Faith, hope and meh: A theology of what?

I met with a friend today who said my words re faith, hope and love feel shallow. I tend to over-talk in such moments so didn’t really leave space for any clarification. I suppose I believed him. I suppose, also, that I didn’t want to hear it, whether I needed to or not. I suppose too that “friends” say such things to magnify their own faith, or to relativise your own in a way that makes them feel better, or more secure, or more grounded. But also, there’s a sense that there is only one way to have faith, which is his way. And his faith is awesome, no doubt. I like to be in his presence because I get to see firsthand how someone of faith really does occupy a privileged space in this normal and limited and very banal world. But is my faith shallow, or is it different?
I don’t know.
I suppose I am a man of little faith, because my response was to come home and curl up on the couch with a LOT of Chinese food.
He said also that I have been foolish in the self that I have projected publicly in recent months, that I have been an object of ridicule, that people who know me have had things to discuss. He likened me to Karl Barth, which in itself is not a bad thing, but people (ignorant people) have a way of making it sound bad. He then likened me to Adam in the garden, suddenly aware that he needs a fig leaf, and so running into the bushes to hide his shame (and his willy).
Again, maybe he’s right. I don’t know anymore. I don’t much care. Actually, that’s not true, since I have shut down all social media (I did it right after my Chinese food coma). I suppose that shutting down your social media accounts is the contemporary equivalent of hiding from God in the garden.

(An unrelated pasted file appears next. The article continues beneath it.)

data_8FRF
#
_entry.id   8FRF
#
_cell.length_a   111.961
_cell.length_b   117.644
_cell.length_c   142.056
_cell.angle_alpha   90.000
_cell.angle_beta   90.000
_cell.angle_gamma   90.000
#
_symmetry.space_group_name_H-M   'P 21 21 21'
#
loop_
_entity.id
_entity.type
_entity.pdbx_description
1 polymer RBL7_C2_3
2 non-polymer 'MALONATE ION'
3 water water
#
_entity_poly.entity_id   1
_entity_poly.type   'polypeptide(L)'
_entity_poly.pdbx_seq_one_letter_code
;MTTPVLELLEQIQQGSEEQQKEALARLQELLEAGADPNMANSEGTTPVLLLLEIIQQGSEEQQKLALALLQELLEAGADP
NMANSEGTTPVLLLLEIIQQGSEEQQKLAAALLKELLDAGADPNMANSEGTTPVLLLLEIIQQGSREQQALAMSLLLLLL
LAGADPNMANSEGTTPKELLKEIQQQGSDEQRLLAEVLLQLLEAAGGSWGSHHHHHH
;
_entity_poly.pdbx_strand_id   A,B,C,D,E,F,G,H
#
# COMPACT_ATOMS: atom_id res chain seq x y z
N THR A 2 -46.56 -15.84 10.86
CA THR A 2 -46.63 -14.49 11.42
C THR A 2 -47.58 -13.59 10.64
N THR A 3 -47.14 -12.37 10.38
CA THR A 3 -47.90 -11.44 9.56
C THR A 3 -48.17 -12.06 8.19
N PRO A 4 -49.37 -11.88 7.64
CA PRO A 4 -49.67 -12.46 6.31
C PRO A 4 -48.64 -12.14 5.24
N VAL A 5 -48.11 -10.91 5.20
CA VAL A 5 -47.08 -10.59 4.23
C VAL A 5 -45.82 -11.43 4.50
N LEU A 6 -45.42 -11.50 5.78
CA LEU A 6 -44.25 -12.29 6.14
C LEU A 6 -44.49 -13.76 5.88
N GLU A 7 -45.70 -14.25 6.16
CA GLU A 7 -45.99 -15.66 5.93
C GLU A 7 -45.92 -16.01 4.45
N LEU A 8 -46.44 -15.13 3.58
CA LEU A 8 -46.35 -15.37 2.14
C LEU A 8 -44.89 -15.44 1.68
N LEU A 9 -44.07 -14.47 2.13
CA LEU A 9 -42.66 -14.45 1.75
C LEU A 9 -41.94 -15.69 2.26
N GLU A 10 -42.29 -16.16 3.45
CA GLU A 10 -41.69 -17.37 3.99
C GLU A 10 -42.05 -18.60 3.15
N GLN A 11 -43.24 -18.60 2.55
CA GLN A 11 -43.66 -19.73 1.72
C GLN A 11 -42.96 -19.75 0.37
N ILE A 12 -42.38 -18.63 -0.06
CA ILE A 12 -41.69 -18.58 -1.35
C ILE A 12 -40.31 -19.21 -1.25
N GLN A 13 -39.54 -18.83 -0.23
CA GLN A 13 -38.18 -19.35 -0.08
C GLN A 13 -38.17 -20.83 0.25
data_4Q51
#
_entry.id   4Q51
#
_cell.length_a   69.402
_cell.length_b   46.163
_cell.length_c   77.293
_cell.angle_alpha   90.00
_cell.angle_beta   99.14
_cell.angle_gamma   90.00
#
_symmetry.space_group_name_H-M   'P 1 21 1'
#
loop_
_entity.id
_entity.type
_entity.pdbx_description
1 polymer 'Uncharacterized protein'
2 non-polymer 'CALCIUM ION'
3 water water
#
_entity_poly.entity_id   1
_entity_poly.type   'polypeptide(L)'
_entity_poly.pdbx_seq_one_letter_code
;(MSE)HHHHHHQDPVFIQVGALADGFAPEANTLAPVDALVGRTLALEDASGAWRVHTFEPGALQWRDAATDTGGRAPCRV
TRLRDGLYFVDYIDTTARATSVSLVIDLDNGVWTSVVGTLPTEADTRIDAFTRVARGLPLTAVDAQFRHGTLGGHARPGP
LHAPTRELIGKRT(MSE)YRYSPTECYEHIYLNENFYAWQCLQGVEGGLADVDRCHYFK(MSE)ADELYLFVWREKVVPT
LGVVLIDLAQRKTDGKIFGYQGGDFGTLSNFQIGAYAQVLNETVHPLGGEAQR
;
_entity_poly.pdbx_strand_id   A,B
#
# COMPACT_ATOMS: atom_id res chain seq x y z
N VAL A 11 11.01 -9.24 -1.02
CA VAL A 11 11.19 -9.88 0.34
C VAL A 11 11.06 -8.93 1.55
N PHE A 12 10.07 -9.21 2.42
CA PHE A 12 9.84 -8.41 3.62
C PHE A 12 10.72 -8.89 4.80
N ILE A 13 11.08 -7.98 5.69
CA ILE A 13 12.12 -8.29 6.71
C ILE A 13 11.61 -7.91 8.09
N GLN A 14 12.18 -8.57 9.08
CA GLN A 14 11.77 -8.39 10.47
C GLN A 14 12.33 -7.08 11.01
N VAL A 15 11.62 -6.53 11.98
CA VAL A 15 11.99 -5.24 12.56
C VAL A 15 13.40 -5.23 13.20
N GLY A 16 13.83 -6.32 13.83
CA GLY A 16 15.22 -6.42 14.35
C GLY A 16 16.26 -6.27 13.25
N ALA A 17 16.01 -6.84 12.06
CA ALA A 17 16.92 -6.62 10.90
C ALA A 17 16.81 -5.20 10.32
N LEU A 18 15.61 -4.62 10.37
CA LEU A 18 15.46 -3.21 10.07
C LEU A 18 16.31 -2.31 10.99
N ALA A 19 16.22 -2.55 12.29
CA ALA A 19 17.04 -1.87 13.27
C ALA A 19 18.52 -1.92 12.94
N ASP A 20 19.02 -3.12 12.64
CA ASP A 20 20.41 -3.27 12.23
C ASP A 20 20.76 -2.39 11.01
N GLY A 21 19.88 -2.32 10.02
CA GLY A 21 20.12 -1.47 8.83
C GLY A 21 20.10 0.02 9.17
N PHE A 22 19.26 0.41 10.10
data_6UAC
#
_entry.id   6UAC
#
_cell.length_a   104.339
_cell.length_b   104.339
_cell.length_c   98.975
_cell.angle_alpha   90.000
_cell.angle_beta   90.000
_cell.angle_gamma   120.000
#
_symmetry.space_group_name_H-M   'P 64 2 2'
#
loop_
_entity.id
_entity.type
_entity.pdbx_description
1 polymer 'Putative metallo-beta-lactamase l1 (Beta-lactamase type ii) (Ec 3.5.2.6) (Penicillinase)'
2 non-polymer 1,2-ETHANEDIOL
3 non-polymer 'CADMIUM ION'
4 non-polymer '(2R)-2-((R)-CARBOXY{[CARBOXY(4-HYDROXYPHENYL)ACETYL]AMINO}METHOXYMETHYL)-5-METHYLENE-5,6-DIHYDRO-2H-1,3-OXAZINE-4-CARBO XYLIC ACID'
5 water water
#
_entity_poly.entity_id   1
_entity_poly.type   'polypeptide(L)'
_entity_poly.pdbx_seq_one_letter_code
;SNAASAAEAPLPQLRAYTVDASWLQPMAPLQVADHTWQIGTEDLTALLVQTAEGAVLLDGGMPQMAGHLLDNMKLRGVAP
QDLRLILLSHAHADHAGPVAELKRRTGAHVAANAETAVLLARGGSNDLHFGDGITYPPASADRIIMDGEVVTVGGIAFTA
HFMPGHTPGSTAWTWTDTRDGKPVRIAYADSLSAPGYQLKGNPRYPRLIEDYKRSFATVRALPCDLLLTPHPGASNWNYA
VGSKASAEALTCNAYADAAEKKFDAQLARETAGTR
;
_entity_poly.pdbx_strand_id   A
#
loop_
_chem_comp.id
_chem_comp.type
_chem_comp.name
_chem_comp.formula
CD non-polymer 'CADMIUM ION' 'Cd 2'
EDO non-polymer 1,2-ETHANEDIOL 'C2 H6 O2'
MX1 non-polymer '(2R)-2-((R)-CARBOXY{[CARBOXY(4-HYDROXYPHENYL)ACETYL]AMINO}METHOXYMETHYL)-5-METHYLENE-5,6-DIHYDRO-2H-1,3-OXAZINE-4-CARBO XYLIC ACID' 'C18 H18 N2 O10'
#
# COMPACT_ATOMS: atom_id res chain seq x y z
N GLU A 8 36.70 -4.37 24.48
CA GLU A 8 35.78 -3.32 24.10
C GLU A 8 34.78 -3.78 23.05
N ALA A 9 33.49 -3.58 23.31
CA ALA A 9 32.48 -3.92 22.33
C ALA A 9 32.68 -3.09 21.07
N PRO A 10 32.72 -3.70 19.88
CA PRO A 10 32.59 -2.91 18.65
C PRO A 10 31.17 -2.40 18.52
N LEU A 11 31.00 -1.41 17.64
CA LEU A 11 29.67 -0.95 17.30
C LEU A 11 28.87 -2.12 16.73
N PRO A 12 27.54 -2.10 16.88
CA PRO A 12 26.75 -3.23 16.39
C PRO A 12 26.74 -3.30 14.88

“Where are you?” the Lord said to Adam.
“You’ll never find me,” said Adam. “I’ve shut down Messenger, Instagram, AND Facebook.”
Anyway, I need a break from being seen, and I guess I’m taking the opportunity. My excuse is that I need to write. The truth is more like what C.S. Lewis experienced after the death of his wife. His book, A Grief Observed, is my favourite Lewis text, the book of his that I most resonate with.
So, after the Chinese food coma, and after the finale of Game of Thrones, and after shutting down all my social media accounts (except for Twitter, which is more like oxygen than social media), I dipped back into Lewis and found some words that make sense of where I am right now, this minute, today:

“God has not been trying an experiment on my faith or love in order to find out their quality. He knew it already. It was I who didn’t. In this trial He makes us occupy the dock, the witness box, and the bench all at once. He always knew that my temple was a house of cards. His only way of making me realise the fact was to knock it down.” — C.S. Lewis, A Grief Observed